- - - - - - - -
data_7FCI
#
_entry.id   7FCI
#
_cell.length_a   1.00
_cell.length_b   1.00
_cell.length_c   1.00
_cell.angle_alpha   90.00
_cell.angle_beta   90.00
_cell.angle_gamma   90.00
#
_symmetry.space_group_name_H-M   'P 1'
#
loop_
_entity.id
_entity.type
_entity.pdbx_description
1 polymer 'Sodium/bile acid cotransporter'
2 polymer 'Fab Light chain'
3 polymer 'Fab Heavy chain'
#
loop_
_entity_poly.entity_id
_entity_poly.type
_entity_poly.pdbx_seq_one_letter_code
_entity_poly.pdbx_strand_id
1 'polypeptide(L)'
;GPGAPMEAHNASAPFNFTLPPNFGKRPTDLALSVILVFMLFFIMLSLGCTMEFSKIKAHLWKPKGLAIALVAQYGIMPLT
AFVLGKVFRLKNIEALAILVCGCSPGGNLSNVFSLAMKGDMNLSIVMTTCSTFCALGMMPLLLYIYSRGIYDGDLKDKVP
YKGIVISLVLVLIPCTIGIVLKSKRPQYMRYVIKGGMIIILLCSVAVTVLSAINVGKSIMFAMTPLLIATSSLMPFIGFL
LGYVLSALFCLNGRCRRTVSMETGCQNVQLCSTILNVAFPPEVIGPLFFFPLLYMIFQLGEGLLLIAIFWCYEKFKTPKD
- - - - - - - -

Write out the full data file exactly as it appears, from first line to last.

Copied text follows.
data_7FCI
#
_entry.id   7FCI
#
_cell.length_a   1.00
_cell.length_b   1.00
_cell.length_c   1.00
_cell.angle_alpha   90.00
_cell.angle_beta   90.00
_cell.angle_gamma   90.00
#
_symmetry.space_group_name_H-M   'P 1'
#
loop_
_entity.id
_entity.type
_entity.pdbx_description
1 polymer 'Sodium/bile acid cotransporter'
2 polymer 'Fab Light chain'
3 polymer 'Fab Heavy chain'
#
loop_
_entity_poly.entity_id
_entity_poly.type
_entity_poly.pdbx_seq_one_letter_code
_entity_poly.pdbx_strand_id
1 'polypeptide(L)'
;GPGAPMEAHNASAPFNFTLPPNFGKRPTDLALSVILVFMLFFIMLSLGCTMEFSKIKAHLWKPKGLAIALVAQYGIMPLT
AFVLGKVFRLKNIEALAILVCGCSPGGNLSNVFSLAMKGDMNLSIVMTTCSTFCALGMMPLLLYIYSRGIYDGDLKDKVP
YKGIVISLVLVLIPCTIGIVLKSKRPQYMRYVIKGGMIIILLCSVAVTVLSAINVGKSIMFAMTPLLIATSSLMPFIGFL
LGYVLSALFCLNGRCRRTVSMETGCQNVQLCSTILNVAFPPEVIGPLFFFPLLYMIFQLGEGLLLIAIFWCYEKFKTPKD